everyone waits around for their new phone to kick on for the next best thing that had come in stores.
Everyone waits around for their new phone updates to kick in for the next best thing that had come in stores.
"Everyone waits around..." - fine so far.
"for their new phone updates..." - here we begin to get into trouble. I'm not a big fan of using the pronoun "their" in this situation if you can avoid it. You may be better off saying "Everyone waits around for [the] new phone updates to..."
"to kick in..." - this starts to get ugly. You have a new phone update kicking. And what is it kicking? It is kicking in (or on). Kicking in / kicking on is probably a poor phrase to use here. It is acceptable in speech, but it doesn't translate to writing very well at all. I would suggest a different phrase that means what you want it to mean - perhaps "updates" is the best word to use, but you've already used it as a noun. Which leads to the question of why the need for a verb, "to kick in," at all.
"for the next best thing..." - if you take this how you wrote it, you are talking about the second best thing, not the newest best thing. If you mean the newest thing, say the newest thing. If you say both newest and best, as adjectives together, they need to be separated by a comma (both modify the word "thing"). However, if you say "newest," it might flow better to remove "the new" as a descriptor for "phone updates." We all can assume that any updates will be new ones, since they are "updates."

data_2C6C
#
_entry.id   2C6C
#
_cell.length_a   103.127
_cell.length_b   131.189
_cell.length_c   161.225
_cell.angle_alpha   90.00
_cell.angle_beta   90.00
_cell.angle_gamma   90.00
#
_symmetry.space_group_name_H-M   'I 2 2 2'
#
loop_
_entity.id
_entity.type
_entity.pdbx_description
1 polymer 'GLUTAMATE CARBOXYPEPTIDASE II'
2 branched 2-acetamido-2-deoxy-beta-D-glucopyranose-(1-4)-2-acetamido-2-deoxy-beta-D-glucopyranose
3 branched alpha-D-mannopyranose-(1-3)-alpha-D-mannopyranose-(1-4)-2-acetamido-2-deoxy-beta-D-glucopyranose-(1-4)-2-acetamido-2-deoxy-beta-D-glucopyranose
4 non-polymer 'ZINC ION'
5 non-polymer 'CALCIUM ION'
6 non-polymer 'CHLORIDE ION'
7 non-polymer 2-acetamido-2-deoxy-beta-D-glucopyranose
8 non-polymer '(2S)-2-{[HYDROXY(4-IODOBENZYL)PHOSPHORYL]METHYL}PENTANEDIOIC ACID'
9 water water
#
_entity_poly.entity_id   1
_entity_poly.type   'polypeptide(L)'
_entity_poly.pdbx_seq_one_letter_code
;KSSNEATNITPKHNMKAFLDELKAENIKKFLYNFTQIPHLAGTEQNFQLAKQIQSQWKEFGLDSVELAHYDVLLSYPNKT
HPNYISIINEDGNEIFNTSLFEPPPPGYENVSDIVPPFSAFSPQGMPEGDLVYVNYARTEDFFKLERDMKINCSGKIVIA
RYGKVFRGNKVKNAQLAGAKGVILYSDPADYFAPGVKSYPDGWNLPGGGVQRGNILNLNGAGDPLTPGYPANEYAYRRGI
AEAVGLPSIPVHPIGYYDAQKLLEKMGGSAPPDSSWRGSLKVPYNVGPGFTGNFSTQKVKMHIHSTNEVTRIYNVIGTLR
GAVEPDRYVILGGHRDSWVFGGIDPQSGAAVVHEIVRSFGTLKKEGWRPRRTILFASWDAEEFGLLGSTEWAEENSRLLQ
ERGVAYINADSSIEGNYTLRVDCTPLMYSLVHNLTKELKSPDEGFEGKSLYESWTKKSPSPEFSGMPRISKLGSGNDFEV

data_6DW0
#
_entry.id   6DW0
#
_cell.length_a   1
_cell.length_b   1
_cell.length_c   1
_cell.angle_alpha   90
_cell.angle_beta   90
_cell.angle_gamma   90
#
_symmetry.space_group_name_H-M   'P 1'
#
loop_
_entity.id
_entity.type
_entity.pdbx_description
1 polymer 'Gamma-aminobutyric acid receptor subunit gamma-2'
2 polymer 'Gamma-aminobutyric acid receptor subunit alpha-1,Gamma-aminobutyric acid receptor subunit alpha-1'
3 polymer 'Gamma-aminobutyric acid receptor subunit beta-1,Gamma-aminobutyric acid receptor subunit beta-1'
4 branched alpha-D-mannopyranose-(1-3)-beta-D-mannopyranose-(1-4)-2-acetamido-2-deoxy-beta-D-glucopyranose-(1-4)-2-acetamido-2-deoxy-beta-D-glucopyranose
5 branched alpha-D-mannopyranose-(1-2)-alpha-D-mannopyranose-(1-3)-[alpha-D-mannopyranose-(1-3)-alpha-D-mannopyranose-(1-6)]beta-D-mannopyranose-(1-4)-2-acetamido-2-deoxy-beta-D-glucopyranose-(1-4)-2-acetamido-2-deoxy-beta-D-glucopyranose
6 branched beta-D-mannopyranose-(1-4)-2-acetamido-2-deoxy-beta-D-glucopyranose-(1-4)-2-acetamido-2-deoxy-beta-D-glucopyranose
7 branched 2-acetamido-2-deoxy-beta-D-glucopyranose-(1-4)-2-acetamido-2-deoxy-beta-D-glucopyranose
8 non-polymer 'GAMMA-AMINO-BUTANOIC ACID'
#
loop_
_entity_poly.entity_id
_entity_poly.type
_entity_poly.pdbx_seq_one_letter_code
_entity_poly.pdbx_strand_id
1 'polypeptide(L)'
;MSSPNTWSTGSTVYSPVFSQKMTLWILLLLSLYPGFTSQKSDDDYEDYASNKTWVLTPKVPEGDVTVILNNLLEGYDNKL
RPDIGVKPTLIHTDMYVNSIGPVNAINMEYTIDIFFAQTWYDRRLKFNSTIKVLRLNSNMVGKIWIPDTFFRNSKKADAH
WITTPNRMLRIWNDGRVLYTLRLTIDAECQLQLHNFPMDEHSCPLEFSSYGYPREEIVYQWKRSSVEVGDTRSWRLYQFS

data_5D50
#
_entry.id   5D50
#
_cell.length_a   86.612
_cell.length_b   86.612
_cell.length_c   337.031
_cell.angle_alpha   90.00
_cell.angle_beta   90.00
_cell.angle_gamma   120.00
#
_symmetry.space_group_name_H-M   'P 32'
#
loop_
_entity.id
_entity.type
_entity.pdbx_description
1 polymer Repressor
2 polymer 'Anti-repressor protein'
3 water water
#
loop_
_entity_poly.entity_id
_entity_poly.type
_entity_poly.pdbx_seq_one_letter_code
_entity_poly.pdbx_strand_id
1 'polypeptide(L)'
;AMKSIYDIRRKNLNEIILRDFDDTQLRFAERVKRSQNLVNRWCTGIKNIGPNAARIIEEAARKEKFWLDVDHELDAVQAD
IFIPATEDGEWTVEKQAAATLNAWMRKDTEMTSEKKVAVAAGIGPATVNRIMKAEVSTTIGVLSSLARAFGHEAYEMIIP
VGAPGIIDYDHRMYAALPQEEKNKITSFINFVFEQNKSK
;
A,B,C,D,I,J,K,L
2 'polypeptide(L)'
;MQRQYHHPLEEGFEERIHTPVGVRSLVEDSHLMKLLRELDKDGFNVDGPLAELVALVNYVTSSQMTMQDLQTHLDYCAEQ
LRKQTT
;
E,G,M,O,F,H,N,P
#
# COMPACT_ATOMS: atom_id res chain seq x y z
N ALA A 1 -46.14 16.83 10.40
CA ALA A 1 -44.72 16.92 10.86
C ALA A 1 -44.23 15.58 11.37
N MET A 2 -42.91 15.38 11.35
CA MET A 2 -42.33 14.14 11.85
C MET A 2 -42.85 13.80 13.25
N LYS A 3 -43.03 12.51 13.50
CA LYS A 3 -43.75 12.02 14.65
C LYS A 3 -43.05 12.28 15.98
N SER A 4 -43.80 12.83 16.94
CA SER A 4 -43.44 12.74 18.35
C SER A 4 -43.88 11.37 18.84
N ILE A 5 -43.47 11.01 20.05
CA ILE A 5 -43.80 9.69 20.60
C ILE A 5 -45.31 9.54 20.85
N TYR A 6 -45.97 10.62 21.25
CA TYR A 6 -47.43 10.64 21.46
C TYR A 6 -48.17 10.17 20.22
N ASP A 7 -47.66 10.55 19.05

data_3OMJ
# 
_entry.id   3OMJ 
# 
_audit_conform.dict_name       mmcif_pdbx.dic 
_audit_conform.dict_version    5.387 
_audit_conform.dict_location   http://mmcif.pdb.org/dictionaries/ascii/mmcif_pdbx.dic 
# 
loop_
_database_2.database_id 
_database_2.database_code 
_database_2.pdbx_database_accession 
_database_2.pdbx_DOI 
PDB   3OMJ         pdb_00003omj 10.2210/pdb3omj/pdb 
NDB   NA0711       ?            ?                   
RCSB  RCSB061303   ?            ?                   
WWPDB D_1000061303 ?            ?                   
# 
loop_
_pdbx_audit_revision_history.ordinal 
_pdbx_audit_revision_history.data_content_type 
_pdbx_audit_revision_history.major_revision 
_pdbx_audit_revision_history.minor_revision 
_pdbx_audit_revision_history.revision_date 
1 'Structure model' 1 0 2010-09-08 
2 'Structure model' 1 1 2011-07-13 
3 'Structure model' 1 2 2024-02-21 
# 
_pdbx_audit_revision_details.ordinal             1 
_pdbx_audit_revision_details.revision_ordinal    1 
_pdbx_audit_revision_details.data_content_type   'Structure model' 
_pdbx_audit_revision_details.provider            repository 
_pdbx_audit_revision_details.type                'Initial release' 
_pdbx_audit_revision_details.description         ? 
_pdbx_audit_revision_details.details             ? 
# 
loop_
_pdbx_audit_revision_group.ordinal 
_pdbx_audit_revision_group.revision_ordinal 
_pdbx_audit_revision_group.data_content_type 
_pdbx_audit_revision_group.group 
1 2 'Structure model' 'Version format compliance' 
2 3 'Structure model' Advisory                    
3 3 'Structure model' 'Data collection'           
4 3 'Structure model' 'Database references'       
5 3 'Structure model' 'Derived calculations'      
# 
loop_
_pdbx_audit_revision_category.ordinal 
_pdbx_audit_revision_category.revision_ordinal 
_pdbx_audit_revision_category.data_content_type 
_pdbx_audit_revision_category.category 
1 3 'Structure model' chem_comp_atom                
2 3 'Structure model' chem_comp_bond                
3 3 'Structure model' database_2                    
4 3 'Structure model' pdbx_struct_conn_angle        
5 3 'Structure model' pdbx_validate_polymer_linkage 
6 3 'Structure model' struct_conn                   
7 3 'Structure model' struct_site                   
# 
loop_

"that had come in stores." - this is an awkward way to say that the thing was the best thing from the stores. Just say that it was from stores.
"Everyone waits around for phone updates for the newest, best thing from stores."
|link||answered Feb 07 '12 at 04:54 Rik Kluessendorf Contributor|
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